FIG. 1 shows the relationship between the inductive coils. N1 and N2 are the number of turns in the exterior and implanted coils 22 and 24, respectively. The radii of thhe coils are represented by r1 and r2, respectively, and d represents the axial distance between the coils. In the sample construction, the number of coil turns were 10 and 69, respectively, for N1 and N2, the radii r1 and r2 were 1.59 cm and 1.59 mm, respectively, and the wire gauges for the coils 22 and 24 were 18 gauge and 13 gauge, respectively.

Calculated component values for thhe device were first calculated using the formulas of Table 1 for comparison with actual values of the sample device. Table 2 contains the calculated and measured values.

                                    TABLE 1                                 
     (2) R.sub.1  = 2.pi.r.sub.1 N.sub.1  (Res./length)                        
     (4) R.sub.2  = 2.pi.r.sub.2 N.sub.2  (Res./length)                        
     R.sub.3  represents additional parasitic resistance not accounted for in  
     the coil resistance equation of R.sub.2                                   
     10. for maximum L.sub.12, r.sub.1  = d                                    
     (resonant frequency)                                                      
     This is a useful relation for measuring mutual inductance.                
                TABLE 2                                                     
     Component Values                                                          
     Dimensions Used in Calculation                                            
     N.sub.1 = 10        N.sub.2 = 69                                          
     r.sub.1 = 1.59 cm   r.sub.2 = 1.59 mm                                     
     d = 1.78 cm         gauge 1 = 18                                          
                         gauge 2 = 36                                          
             R.sub.1  L.sub.1  L.sub.12                                        
             0.208 .OMEGA.                                                     
                      3.14 .mu.H                                               
                               0.043 .mu.H                                     
                                      14.9 .mu.H                               
                                             0.93 .OMEGA.                      
             0.219 .OMEGA.                                                     
                      3.30 .mu.H                                               
                               0.123 .mu.H                                     
                                      12.0 .mu.H                               
                                             0.75 .OMEGA.                      

Measurements on the coils were first performed in order to determine the values of the components of the circuit diagram of FIG. 2. The measured results were similar to the calculated values from equations 1-4, but the mutual inductance was more than twice the calculated value using equation 5. The measurement indicates that the inductive coupling between the coils was actually better than predicted by equation 5.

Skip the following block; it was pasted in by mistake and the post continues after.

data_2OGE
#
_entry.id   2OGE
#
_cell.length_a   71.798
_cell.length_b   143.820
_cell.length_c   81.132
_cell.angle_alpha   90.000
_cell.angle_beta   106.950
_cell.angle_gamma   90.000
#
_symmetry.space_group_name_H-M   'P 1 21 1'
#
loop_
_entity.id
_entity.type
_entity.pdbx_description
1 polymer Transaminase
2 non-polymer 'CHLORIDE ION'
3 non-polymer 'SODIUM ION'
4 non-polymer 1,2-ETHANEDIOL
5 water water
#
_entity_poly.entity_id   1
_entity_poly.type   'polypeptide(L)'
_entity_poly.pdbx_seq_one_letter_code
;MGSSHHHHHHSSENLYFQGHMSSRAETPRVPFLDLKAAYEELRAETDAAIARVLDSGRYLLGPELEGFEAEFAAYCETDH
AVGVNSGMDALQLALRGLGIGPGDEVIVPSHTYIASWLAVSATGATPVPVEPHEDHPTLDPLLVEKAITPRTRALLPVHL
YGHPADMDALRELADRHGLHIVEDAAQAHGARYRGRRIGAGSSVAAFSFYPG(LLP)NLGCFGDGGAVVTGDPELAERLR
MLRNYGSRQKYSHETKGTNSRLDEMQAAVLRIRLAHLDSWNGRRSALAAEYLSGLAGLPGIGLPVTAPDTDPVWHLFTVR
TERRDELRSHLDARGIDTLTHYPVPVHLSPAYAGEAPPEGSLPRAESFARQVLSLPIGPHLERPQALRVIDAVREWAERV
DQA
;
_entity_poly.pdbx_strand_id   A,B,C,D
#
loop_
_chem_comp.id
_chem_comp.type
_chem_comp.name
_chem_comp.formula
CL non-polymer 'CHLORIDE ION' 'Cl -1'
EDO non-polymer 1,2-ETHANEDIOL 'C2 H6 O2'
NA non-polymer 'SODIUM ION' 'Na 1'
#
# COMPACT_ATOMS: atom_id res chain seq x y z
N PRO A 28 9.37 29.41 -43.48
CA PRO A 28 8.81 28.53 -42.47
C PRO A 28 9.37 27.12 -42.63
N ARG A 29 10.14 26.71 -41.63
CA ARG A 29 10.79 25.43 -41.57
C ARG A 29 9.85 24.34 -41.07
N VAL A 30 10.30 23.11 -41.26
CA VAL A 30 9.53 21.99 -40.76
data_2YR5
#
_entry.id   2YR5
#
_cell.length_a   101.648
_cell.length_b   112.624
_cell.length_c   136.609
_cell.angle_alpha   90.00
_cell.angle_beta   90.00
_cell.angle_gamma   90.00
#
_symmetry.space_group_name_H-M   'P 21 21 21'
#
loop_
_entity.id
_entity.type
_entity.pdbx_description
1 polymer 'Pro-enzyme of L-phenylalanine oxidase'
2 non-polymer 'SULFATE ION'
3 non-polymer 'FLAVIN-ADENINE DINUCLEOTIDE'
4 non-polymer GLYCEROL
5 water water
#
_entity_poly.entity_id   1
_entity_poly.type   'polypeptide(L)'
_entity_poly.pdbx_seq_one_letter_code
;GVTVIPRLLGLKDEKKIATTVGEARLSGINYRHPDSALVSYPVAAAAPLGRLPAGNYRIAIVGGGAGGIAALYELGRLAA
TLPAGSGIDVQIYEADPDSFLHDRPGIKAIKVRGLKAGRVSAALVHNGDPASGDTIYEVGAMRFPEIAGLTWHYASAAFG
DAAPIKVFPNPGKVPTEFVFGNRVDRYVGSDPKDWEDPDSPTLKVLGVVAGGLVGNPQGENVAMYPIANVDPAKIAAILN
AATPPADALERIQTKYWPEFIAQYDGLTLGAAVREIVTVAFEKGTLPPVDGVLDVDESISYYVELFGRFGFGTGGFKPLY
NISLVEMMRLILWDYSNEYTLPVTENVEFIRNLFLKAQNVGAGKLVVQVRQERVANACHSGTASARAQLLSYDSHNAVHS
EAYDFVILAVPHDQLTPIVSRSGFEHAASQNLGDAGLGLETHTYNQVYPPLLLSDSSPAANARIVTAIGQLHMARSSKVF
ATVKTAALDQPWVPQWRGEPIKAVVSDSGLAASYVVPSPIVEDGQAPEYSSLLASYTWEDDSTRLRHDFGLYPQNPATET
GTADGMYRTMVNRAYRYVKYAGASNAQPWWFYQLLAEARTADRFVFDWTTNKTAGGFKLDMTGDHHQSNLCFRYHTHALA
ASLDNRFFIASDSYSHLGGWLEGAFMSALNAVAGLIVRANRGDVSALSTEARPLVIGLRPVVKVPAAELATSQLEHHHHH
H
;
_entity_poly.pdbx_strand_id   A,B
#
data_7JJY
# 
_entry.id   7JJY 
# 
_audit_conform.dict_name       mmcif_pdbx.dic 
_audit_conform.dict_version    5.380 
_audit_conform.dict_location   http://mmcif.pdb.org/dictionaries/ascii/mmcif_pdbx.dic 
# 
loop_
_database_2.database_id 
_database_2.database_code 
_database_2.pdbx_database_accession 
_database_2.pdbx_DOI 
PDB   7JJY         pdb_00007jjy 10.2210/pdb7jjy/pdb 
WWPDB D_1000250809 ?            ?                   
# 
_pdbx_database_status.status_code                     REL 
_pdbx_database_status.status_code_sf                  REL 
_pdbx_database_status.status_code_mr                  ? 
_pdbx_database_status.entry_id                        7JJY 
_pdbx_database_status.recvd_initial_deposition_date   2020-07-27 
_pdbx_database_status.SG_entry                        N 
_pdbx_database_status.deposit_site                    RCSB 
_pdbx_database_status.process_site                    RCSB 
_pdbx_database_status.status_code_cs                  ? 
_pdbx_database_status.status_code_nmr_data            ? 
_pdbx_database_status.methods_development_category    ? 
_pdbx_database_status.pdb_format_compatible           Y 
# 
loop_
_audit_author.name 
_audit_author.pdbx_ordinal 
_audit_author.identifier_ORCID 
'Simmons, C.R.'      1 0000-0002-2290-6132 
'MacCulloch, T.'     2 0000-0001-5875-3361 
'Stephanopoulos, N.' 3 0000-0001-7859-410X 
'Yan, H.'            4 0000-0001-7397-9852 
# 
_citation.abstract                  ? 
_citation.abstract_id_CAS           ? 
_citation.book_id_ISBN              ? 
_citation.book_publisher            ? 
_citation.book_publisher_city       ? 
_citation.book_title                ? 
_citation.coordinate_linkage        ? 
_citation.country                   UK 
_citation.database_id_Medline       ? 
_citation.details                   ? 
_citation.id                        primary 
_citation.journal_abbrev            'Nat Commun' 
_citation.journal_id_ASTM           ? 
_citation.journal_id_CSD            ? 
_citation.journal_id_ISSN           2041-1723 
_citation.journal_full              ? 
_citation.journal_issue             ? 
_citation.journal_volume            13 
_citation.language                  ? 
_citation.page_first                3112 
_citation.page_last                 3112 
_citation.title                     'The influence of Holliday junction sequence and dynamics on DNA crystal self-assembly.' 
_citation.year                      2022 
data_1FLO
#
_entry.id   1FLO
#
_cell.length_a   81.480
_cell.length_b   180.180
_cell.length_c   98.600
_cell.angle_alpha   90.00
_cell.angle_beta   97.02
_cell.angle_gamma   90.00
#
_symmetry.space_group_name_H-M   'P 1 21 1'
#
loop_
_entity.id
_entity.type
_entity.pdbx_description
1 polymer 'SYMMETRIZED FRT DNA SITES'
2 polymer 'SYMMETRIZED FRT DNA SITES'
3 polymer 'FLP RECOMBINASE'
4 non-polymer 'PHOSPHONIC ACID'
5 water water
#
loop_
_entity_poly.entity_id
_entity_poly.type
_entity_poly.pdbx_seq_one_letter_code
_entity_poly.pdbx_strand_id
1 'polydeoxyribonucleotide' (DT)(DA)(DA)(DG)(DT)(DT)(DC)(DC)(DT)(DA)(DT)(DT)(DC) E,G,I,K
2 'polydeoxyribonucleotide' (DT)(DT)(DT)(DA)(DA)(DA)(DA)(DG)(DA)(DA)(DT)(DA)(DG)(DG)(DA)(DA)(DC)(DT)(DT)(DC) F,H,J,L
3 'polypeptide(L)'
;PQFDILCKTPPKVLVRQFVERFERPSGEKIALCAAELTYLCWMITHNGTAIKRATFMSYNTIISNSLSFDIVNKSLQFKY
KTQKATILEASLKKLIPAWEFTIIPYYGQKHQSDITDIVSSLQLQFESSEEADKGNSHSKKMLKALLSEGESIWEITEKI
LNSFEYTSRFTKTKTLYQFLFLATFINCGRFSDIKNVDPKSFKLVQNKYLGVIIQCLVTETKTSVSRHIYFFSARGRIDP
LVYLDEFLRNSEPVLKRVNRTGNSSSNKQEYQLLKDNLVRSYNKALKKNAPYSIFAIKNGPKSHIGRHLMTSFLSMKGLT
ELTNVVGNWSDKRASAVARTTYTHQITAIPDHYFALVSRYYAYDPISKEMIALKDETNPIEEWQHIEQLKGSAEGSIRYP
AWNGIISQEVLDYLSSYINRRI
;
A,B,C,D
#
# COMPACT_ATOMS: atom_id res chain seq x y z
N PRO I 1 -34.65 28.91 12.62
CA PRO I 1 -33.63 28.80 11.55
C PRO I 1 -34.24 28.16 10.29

Next measurement was made of the voltage relation V.sub.0 /V.sub.1 in equation 7. The graph of FIG. 5 shows the measured and corresponding calculated data. This measurement was much lower than predicted using the measured value of mutual inductance. The discrepancy was determined to be the result of inherent resistance in the solder joints, the wires, and the capacitor, CL 34. This is the resistance R.sub.3 indicated by resistor 32 as previously mentioned. The graph indicates that the calculation with adjusted values of mutual inductance and resistance closely matches the measured data.

The inherent resistance (indicated as resistor 32) causes an extreme reduction in the peaking of the efficiency and the voltage relation at the resonant frequency as indicated in the graphs of FIGURES 10 and 11. The graph of FIG. 12 shows the dropoff in efficiency and voltage at resonant frequency as the inherent resistance (R.sub.3) is varied from 0 to 4.2 ohms. Nevertheless, this effect is not critical as an efficiency of fifty percent can be obtained by using the optimal value of load capacitance, CLmax, and the voltage is applied at the resonant frequency. The difficulty here is that the optimal value of load capacitance decreases with increasing values of the inherent resistance R.sub.3 as shown by equation 12. Further, the resonant frequency is inversely related to the value of load capacitance in the circuit as indicated by equation 11. Thus, if the capacitance used in the circuit is decreased towards the value CLmax, then the resonant frequency of the circuit increases as shown in the graphs of FIGS. 6 and 7.

Thus, a tradeoff exists between efficiency and frequency. Operating the coils at lower frequencies than those that would correspond with the value of capacitance, i.e., for example 10.4nF, which is much larger than the optimal value of 0.54nF, results in a much lower efficiency and voltage relation than could be obtained at higher frequencies. The graph of FIG. 9 illustrates the dropoff in voltage and efficiency as the capacitance is increased (which corresponds to a decrease in frequency).